ellen pompeo more representation writers room
Source: MEGA

Ellen Pompeo Thinks Hollywood Still Has A Diversity Problem, States There Needs To Be More 'Representation In The Writers' Room'

Dec. 22 2021, Published 4:13 p.m. ET

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If anyone knows the ins and outs of the television industry, it's Ellen Pompeo.

The actress has starred on Grey's Anatomy since 2005, and she's happy to have witnessed the series put all types of people both in front of and behind the camera — but she believes there's still much work left to be done when it comes to representation in Hollywood.

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"I still find that a lot of white people still feel like they've checked a box and they're good," she shared with Insider. "It's not enough to just have a Black character on a show, or an Asian character on a show, or a nonbinary character on the show. You then have to back that up and have representation in the writers' room to write for that character."

ellen pompeo more representation writers room
Source: ABC/Bonnie Osborne
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"You can have 10 nonbinary characters on a show. If there isn't a nonbinary writer to write for those characters to speak to what that really is like, you're only doing a little bit of the work. You're not doing all of the work," the mom-of-three pointed out. "It's my understanding that people not only want to be seen; they want to be written for by people who know their experience, who can speak for their experience."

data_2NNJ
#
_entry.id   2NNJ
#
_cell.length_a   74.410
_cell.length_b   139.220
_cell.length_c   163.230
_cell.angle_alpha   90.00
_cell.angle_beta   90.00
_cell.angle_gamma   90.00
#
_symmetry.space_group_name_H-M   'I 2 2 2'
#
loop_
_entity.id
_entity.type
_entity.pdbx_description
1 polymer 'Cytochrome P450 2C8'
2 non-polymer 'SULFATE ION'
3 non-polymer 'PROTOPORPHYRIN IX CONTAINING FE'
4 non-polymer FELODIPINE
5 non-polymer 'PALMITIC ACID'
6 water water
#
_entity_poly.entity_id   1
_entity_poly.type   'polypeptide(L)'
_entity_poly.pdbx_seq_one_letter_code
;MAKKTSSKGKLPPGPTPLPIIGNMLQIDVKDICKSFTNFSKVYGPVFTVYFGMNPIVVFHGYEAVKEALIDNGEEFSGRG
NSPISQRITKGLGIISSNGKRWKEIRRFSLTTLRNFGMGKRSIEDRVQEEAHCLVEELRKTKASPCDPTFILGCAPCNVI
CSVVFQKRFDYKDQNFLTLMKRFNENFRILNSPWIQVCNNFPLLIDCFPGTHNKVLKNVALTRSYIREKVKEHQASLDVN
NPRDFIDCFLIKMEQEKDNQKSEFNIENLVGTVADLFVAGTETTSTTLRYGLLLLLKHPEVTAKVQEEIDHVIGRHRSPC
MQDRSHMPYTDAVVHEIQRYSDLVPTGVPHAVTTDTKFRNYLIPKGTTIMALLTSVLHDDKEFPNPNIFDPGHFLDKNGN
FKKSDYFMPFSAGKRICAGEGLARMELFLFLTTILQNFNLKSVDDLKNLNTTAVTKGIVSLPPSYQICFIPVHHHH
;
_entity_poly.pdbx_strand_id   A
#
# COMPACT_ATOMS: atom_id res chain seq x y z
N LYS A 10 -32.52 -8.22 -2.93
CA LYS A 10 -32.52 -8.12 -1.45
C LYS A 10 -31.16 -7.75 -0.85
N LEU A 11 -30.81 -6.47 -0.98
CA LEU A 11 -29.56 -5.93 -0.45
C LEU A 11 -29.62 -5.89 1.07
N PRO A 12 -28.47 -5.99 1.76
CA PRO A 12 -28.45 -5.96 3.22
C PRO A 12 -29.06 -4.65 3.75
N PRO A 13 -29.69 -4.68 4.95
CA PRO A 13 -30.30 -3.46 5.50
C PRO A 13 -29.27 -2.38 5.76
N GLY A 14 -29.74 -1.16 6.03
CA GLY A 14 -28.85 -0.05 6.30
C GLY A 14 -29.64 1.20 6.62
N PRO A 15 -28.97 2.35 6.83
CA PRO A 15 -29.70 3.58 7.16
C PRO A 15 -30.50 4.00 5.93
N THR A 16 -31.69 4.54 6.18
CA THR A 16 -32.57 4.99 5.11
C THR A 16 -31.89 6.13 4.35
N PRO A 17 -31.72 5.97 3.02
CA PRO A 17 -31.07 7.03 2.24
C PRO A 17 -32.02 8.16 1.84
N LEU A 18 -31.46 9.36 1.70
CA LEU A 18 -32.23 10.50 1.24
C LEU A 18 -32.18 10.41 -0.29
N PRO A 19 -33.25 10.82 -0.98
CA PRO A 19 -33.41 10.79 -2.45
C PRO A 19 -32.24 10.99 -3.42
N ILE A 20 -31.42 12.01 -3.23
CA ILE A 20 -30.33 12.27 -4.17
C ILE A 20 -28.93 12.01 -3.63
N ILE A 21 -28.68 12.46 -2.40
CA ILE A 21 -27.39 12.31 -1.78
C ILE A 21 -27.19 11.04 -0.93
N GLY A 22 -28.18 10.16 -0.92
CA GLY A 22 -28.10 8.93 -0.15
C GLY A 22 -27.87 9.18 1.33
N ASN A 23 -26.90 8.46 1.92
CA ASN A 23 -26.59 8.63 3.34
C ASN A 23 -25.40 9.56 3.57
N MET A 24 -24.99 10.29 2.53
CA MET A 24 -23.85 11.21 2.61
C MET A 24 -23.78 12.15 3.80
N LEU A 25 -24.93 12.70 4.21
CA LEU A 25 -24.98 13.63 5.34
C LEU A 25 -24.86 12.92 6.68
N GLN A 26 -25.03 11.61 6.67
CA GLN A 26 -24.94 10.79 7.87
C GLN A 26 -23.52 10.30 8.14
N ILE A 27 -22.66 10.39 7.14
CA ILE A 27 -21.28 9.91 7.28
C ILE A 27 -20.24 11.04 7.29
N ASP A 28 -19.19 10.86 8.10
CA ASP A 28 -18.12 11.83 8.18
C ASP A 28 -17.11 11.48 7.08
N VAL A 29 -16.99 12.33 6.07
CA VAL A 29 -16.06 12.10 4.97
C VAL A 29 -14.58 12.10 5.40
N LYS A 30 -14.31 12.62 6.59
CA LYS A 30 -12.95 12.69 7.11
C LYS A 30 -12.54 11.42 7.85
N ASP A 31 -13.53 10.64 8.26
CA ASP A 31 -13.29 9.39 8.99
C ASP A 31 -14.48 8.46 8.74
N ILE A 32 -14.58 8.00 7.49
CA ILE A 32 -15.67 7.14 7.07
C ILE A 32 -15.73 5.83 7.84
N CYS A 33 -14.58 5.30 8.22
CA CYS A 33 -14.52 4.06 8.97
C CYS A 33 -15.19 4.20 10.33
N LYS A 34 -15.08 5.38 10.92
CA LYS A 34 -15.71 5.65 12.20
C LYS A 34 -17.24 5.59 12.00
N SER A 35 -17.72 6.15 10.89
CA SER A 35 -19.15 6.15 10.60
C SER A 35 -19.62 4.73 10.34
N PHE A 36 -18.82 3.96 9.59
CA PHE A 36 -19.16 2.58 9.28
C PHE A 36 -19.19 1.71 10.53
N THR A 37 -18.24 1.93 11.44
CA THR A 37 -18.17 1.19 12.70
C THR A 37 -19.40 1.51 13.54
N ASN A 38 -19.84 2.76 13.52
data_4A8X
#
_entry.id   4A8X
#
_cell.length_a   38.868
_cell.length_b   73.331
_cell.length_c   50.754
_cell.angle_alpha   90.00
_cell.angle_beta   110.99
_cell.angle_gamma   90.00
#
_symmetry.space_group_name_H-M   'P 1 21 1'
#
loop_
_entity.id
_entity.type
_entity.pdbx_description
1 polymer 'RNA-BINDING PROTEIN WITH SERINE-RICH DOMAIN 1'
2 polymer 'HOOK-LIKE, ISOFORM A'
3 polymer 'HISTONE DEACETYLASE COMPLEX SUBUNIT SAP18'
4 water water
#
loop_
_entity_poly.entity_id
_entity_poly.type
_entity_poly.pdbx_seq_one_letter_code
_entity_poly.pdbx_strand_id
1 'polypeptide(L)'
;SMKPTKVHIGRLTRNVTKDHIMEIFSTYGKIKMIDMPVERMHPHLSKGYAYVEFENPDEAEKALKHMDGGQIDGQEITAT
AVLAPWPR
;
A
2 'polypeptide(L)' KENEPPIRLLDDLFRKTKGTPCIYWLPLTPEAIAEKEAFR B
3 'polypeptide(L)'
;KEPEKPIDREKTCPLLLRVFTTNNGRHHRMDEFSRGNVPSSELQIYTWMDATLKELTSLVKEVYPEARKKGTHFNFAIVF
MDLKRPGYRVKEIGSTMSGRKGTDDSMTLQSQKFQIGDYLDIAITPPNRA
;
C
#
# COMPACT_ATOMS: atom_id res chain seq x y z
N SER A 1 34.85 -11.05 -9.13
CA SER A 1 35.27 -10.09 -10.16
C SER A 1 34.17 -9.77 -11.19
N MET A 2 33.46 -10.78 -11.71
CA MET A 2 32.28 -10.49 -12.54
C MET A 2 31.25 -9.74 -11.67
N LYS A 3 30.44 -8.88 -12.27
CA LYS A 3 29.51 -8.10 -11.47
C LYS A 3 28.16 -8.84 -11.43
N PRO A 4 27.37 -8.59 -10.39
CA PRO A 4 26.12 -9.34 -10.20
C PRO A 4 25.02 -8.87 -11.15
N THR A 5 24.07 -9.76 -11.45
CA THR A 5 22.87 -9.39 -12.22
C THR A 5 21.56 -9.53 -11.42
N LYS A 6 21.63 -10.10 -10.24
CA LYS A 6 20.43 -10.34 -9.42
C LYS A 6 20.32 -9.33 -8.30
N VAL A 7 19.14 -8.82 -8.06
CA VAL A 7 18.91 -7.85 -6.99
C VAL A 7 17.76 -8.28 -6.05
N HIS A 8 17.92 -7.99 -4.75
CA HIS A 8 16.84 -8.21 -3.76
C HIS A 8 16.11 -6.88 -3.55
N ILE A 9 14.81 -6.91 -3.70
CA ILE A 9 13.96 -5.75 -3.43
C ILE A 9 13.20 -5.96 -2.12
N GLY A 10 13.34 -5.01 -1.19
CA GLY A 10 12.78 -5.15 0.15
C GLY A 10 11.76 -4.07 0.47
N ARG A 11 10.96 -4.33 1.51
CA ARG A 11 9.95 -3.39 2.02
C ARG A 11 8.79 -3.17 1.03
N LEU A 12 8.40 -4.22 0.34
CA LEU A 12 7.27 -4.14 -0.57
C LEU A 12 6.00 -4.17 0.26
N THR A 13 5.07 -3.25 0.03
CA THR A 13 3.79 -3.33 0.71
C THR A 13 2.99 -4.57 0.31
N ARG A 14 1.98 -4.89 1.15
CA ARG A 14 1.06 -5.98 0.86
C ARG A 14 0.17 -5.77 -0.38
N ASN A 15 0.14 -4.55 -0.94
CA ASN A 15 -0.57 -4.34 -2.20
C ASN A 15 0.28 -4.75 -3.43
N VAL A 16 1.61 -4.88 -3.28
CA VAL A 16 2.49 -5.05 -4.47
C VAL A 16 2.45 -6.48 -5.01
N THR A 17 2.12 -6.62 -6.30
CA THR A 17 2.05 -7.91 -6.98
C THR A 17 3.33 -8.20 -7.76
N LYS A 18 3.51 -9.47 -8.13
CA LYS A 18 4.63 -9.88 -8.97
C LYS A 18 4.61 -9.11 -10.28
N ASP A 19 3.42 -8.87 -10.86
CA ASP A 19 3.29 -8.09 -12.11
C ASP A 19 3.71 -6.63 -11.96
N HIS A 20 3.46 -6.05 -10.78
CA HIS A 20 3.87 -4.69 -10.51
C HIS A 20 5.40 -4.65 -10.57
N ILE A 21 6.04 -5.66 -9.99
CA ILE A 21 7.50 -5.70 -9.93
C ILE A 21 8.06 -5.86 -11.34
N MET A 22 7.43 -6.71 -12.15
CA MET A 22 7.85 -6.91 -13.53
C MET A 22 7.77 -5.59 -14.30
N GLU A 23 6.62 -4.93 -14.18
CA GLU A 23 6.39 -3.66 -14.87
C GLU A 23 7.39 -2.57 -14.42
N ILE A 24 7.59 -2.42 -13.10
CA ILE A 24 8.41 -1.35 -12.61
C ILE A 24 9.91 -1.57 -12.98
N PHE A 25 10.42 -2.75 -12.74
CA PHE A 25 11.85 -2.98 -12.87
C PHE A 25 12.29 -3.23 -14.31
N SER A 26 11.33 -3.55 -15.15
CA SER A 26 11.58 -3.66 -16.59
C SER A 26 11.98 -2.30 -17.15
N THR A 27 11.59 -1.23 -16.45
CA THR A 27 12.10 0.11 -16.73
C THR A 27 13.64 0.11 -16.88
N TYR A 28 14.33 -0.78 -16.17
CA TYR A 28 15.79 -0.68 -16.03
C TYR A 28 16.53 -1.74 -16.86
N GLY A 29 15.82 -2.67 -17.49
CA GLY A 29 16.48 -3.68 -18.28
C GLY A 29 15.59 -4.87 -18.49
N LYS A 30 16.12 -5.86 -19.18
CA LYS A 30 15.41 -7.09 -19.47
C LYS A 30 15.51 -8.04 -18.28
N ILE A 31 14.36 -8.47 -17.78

"I can only speak for our show, obviously. I don't work on anybody else's show, but I would say that I am still shocked at where we are. And I think that it's a constant. We don't get somewhere and then we're there and then the work is done," the Emmy winner added. "It's work that has to constantly be tended to. It's like a garden."

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ellen pompeo more representation writers room
Source: ABC/Liliane Lathan

Her popular medical drama has been praised for their efforts in diversity, as showrunner Shonda Rimes noted to Variety, "We changed the faces that you see on television ... [but] it should not have taken so long for that to happen."

While the producer takes pride in knowing that the ABC series has inspired women to become doctors and taught viewers how to do CPR, she believes it's "legacy might simply just be that we made it possible for more people of color to have jobs on camera on television, which makes me embarrassed for television."

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